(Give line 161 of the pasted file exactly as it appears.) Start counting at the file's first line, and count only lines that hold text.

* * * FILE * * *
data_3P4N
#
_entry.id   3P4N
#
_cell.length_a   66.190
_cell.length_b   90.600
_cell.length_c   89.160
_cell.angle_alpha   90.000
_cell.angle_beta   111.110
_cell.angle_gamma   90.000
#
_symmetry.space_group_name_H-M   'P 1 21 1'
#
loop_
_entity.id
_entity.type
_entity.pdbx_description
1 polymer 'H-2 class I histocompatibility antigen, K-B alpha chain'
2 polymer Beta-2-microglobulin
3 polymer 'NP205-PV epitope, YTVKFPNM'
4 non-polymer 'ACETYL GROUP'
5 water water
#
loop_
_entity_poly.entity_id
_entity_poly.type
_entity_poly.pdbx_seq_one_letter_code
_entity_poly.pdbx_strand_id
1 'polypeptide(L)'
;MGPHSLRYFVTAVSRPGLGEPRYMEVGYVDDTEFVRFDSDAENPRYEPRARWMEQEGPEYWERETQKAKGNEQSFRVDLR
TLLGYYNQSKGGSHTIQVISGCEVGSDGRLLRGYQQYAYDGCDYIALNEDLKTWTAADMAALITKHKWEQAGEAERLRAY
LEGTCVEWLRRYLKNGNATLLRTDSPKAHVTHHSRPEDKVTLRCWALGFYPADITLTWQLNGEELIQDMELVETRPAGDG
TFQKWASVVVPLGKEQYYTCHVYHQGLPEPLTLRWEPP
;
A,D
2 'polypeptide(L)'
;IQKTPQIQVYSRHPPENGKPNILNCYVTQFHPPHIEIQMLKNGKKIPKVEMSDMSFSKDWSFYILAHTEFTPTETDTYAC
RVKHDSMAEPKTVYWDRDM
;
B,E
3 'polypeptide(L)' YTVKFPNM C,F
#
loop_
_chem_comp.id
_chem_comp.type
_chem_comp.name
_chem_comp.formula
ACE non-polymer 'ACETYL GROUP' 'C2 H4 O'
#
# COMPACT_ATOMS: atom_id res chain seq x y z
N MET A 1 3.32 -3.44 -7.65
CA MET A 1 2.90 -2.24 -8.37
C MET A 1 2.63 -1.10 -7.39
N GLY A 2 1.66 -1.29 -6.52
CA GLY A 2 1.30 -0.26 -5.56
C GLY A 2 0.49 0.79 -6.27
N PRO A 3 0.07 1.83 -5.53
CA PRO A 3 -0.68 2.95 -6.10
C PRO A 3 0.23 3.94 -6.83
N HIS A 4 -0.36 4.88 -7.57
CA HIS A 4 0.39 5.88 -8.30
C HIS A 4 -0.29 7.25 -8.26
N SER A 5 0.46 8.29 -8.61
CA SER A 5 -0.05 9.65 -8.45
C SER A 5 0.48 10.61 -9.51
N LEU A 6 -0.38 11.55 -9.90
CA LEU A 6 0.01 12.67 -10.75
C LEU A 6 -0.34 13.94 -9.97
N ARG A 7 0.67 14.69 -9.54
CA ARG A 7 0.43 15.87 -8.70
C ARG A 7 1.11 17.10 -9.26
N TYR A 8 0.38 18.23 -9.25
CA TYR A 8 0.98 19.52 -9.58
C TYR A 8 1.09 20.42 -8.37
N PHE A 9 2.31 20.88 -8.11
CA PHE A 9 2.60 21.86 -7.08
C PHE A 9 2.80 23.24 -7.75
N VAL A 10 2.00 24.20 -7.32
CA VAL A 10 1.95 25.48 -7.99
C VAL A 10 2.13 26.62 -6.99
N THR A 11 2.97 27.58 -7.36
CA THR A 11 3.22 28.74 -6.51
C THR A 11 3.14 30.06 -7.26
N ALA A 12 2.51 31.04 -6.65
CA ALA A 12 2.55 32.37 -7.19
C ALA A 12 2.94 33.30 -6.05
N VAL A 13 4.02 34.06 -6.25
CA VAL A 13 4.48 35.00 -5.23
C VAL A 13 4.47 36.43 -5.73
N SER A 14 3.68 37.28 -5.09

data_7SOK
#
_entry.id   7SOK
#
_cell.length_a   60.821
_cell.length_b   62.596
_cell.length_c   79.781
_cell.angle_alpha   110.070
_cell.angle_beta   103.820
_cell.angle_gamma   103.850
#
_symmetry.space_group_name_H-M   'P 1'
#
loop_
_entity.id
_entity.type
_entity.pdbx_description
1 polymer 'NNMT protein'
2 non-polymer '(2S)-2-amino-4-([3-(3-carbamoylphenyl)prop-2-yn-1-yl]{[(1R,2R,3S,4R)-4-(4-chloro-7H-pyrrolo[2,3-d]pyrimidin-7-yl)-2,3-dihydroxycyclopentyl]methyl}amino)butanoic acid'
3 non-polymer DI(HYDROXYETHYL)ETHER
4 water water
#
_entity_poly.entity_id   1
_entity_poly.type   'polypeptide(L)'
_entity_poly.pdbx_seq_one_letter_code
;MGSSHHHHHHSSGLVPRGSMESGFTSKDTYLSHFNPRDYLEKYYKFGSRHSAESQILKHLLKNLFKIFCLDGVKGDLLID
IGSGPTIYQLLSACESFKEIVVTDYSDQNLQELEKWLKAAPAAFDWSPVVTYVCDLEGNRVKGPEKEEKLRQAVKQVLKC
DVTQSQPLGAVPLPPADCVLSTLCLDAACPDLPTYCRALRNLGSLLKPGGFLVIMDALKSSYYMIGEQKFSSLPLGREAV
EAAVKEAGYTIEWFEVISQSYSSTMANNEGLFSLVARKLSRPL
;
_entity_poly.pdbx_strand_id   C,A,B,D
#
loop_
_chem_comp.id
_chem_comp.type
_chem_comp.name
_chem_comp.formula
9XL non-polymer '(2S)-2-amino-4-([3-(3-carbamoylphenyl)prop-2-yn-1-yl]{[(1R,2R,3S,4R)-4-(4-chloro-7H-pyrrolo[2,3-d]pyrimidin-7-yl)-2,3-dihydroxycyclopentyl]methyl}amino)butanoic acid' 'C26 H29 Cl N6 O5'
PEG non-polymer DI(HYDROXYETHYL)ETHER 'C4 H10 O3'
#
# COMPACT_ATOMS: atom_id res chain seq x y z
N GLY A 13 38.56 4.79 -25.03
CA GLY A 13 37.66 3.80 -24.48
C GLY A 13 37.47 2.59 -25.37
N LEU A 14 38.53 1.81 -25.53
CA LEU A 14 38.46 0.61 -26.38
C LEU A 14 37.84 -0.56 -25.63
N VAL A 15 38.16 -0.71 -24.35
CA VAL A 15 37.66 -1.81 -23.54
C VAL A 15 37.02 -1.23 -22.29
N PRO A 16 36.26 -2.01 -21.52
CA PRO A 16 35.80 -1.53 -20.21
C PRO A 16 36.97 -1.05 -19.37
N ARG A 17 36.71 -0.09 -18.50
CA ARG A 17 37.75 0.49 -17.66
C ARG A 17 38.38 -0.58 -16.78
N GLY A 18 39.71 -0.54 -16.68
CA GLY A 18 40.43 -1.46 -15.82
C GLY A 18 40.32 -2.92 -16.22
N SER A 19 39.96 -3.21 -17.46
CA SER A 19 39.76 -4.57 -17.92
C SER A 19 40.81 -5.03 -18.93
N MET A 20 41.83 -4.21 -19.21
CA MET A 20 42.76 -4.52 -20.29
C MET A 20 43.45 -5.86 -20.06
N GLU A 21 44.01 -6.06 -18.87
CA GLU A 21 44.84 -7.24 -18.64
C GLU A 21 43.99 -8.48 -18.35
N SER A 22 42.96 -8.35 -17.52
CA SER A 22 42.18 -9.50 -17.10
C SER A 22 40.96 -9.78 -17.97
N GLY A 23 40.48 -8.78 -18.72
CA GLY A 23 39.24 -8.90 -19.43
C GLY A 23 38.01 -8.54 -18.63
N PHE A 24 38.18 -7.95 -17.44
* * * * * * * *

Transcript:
C SER A 22 40.96 -9.78 -17.97